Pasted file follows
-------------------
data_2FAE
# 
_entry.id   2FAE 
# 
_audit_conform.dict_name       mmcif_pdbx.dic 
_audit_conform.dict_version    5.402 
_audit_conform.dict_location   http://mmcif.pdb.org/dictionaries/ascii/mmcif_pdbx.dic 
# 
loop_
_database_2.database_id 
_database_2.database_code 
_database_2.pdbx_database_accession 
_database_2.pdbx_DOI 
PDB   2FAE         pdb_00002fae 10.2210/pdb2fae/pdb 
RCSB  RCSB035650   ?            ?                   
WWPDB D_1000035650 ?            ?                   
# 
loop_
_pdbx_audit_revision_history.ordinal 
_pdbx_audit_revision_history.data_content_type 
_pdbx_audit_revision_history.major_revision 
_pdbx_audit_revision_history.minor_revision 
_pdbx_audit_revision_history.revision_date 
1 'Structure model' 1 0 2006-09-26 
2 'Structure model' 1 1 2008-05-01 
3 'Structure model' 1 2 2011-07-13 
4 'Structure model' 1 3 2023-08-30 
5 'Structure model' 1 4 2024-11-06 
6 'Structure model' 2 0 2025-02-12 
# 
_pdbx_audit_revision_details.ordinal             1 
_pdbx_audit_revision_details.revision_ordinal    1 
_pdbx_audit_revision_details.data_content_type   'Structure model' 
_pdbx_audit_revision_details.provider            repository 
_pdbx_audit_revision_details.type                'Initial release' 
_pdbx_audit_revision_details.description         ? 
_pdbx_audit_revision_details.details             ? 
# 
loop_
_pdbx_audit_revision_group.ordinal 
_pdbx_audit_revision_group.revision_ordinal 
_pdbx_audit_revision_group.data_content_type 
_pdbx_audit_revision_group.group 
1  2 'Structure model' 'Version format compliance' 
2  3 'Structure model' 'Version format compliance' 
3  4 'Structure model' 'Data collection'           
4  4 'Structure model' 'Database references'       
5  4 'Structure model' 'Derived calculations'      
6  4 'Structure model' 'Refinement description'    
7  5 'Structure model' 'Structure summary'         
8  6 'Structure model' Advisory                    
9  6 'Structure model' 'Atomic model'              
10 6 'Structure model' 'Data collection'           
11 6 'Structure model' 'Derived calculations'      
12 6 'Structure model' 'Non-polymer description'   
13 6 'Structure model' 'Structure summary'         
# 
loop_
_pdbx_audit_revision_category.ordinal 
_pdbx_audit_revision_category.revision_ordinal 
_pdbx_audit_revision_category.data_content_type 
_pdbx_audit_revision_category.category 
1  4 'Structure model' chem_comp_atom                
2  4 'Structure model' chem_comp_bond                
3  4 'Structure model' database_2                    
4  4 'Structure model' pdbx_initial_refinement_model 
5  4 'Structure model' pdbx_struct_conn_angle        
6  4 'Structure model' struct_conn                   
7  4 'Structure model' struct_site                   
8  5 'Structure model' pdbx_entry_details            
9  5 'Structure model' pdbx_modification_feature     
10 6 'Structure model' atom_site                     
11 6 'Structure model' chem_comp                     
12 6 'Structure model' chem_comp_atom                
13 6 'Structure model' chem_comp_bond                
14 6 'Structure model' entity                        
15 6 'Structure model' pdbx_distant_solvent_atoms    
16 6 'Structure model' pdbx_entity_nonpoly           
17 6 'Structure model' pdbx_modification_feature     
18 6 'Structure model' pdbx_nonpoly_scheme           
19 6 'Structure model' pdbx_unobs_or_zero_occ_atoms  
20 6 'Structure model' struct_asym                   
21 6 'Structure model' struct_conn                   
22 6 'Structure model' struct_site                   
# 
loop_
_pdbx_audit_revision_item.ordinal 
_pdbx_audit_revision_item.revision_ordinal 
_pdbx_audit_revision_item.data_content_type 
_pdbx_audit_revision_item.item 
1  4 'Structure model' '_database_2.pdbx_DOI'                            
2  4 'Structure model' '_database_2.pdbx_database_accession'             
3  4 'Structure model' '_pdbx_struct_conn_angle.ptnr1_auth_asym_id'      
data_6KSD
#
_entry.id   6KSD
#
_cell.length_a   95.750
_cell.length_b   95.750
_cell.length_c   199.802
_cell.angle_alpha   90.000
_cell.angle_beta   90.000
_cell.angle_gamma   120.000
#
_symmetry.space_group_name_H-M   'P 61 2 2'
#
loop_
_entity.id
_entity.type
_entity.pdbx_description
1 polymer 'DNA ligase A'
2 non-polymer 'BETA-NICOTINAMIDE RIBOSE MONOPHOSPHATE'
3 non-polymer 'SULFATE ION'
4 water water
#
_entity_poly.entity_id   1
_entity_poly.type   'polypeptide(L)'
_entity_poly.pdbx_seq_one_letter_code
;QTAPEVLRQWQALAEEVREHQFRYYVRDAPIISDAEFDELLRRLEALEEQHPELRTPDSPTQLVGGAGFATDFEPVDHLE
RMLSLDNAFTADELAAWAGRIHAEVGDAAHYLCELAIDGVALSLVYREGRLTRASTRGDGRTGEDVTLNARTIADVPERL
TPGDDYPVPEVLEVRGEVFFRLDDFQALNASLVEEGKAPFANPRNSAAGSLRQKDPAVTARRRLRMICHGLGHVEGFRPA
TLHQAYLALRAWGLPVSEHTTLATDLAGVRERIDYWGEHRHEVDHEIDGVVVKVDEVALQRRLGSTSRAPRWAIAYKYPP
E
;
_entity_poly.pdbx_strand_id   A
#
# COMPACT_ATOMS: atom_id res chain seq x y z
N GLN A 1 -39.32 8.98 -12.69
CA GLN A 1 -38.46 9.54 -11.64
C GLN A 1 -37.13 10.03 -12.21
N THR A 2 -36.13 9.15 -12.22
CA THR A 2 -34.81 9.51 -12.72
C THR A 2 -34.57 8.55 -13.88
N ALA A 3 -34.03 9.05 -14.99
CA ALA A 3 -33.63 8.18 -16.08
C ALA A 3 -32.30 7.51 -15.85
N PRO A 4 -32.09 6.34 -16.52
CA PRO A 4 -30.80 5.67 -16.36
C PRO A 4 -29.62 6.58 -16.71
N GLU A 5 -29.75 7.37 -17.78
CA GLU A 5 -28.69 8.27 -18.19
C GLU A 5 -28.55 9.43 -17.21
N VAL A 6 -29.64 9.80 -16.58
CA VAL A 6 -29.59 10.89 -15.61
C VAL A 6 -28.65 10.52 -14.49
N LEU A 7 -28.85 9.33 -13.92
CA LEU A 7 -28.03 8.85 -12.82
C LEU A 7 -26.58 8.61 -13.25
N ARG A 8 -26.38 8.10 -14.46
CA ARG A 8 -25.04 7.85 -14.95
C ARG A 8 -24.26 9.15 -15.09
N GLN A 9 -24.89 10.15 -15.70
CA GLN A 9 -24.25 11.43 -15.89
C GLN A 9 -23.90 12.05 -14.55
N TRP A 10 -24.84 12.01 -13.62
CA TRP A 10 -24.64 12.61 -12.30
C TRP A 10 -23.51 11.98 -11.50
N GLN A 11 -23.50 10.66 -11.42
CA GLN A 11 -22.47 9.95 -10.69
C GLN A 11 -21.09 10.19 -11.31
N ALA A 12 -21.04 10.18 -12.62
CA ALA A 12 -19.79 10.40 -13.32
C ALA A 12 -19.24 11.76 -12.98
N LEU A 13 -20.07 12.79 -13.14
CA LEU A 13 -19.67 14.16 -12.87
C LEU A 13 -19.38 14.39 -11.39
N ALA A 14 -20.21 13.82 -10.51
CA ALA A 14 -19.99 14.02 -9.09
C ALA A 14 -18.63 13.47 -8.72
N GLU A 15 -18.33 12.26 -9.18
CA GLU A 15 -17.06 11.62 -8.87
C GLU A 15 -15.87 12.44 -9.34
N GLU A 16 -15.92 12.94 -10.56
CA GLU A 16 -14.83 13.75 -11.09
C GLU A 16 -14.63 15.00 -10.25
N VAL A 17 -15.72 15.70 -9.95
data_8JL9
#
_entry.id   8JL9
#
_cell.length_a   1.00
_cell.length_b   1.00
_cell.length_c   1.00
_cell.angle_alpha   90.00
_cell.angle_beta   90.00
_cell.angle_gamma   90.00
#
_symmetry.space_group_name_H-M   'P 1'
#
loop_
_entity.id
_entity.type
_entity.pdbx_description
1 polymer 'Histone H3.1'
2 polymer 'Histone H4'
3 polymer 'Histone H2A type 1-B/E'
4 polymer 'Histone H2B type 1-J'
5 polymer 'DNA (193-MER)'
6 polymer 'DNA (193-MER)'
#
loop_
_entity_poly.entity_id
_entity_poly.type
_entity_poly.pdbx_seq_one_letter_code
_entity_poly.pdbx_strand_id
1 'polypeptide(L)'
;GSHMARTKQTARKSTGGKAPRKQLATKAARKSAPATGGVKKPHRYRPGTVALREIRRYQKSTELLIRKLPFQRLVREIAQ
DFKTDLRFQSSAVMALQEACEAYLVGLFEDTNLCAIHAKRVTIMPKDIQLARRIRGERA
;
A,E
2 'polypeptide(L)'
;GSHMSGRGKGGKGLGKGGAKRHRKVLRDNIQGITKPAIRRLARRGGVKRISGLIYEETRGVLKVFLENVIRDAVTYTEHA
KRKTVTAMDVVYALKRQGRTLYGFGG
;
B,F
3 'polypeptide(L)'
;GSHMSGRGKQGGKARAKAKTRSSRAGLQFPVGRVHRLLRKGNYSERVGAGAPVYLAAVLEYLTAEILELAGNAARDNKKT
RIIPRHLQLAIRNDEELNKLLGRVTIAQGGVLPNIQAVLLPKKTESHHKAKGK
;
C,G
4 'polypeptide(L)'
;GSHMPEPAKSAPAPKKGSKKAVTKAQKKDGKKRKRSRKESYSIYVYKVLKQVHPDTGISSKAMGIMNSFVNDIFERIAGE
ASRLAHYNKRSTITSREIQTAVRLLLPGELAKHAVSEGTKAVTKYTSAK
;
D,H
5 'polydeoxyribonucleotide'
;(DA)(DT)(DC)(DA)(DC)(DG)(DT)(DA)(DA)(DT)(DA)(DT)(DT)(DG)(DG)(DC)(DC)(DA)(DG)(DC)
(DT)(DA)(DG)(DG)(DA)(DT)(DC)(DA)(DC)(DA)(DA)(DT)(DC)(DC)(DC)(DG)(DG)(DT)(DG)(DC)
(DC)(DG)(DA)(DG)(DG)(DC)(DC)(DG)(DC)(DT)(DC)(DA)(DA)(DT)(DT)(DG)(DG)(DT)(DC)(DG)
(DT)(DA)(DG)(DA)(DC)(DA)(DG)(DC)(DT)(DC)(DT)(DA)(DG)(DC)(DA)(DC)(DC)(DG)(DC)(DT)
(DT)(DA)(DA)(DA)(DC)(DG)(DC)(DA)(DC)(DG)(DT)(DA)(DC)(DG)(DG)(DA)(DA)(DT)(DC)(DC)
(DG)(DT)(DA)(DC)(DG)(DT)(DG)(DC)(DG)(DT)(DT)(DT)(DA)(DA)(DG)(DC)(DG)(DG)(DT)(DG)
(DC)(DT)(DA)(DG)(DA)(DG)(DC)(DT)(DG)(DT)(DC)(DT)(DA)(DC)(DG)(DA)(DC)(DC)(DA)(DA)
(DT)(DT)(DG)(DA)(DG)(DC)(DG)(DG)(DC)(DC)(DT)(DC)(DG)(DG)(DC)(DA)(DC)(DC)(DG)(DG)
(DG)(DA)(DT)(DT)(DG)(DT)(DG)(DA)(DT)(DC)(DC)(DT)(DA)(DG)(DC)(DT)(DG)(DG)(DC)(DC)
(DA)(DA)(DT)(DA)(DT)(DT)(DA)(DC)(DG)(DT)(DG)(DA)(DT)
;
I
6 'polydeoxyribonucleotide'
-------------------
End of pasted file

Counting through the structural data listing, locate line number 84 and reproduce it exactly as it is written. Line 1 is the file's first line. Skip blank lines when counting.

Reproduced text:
22 6 'Structure model' struct_site                   